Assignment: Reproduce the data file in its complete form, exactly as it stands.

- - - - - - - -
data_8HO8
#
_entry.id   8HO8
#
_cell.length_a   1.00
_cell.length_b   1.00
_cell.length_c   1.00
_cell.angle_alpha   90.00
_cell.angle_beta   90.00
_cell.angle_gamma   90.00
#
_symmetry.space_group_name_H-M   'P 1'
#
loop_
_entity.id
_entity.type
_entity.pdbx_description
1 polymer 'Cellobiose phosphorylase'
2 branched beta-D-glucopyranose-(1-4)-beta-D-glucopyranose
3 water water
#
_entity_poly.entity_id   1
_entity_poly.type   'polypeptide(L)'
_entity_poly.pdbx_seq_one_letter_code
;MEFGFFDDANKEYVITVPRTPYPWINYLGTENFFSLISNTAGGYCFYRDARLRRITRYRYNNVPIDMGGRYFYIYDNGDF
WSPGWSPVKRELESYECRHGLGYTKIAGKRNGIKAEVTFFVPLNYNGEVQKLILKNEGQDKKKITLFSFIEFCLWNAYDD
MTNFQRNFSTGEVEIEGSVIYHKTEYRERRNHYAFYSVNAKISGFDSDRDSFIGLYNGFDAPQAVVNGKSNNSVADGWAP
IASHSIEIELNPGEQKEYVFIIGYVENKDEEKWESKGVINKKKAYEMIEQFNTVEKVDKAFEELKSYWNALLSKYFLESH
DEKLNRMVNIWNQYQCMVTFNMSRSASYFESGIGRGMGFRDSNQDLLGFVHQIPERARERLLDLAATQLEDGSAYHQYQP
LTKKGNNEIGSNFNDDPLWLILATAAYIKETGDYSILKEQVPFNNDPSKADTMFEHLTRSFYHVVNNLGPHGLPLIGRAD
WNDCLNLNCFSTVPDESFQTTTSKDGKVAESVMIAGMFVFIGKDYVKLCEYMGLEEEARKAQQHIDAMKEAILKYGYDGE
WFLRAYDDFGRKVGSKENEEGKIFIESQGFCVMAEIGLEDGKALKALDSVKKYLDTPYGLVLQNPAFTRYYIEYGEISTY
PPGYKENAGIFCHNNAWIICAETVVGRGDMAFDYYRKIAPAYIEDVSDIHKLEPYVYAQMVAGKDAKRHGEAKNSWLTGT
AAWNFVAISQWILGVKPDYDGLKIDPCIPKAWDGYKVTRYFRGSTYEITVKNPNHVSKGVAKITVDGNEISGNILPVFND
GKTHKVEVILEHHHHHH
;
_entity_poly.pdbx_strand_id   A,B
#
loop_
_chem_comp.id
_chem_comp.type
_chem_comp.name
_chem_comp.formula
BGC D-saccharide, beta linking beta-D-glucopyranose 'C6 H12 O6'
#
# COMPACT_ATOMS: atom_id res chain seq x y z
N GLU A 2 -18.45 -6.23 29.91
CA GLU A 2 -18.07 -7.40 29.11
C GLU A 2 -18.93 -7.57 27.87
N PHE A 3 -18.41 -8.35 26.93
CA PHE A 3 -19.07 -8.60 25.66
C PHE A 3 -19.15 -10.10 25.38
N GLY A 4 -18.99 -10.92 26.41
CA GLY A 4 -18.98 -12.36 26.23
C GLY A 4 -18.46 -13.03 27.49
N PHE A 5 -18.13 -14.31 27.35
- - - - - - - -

data_8HO8
#
_entry.id   8HO8
#
_cell.length_a   1.00
_cell.length_b   1.00
_cell.length_c   1.00
_cell.angle_alpha   90.00
_cell.angle_beta   90.00
_cell.angle_gamma   90.00
#
_symmetry.space_group_name_H-M   'P 1'
#
loop_
_entity.id
_entity.type
_entity.pdbx_description
1 polymer 'Cellobiose phosphorylase'
2 branched beta-D-glucopyranose-(1-4)-beta-D-glucopyranose
3 water water
#
_entity_poly.entity_id   1
_entity_poly.type   'polypeptide(L)'
_entity_poly.pdbx_seq_one_letter_code
;MEFGFFDDANKEYVITVPRTPYPWINYLGTENFFSLISNTAGGYCFYRDARLRRITRYRYNNVPIDMGGRYFYIYDNGDF
WSPGWSPVKRELESYECRHGLGYTKIAGKRNGIKAEVTFFVPLNYNGEVQKLILKNEGQDKKKITLFSFIEFCLWNAYDD
MTNFQRNFSTGEVEIEGSVIYHKTEYRERRNHYAFYSVNAKISGFDSDRDSFIGLYNGFDAPQAVVNGKSNNSVADGWAP
IASHSIEIELNPGEQKEYVFIIGYVENKDEEKWESKGVINKKKAYEMIEQFNTVEKVDKAFEELKSYWNALLSKYFLESH
DEKLNRMVNIWNQYQCMVTFNMSRSASYFESGIGRGMGFRDSNQDLLGFVHQIPERARERLLDLAATQLEDGSAYHQYQP
LTKKGNNEIGSNFNDDPLWLILATAAYIKETGDYSILKEQVPFNNDPSKADTMFEHLTRSFYHVVNNLGPHGLPLIGRAD
WNDCLNLNCFSTVPDESFQTTTSKDGKVAESVMIAGMFVFIGKDYVKLCEYMGLEEEARKAQQHIDAMKEAILKYGYDGE
WFLRAYDDFGRKVGSKENEEGKIFIESQGFCVMAEIGLEDGKALKALDSVKKYLDTPYGLVLQNPAFTRYYIEYGEISTY
PPGYKENAGIFCHNNAWIICAETVVGRGDMAFDYYRKIAPAYIEDVSDIHKLEPYVYAQMVAGKDAKRHGEAKNSWLTGT
AAWNFVAISQWILGVKPDYDGLKIDPCIPKAWDGYKVTRYFRGSTYEITVKNPNHVSKGVAKITVDGNEISGNILPVFND
GKTHKVEVILEHHHHHH
;
_entity_poly.pdbx_strand_id   A,B
#
loop_
_chem_comp.id
_chem_comp.type
_chem_comp.name
_chem_comp.formula
BGC D-saccharide, beta linking beta-D-glucopyranose 'C6 H12 O6'
#
# COMPACT_ATOMS: atom_id res chain seq x y z
N GLU A 2 -18.45 -6.23 29.91
CA GLU A 2 -18.07 -7.40 29.11
C GLU A 2 -18.93 -7.57 27.87
N PHE A 3 -18.41 -8.35 26.93
CA PHE A 3 -19.07 -8.60 25.66
C PHE A 3 -19.15 -10.10 25.38
N GLY A 4 -18.99 -10.92 26.41
CA GLY A 4 -18.98 -12.36 26.23
C GLY A 4 -18.46 -13.03 27.49
N PHE A 5 -18.13 -14.31 27.35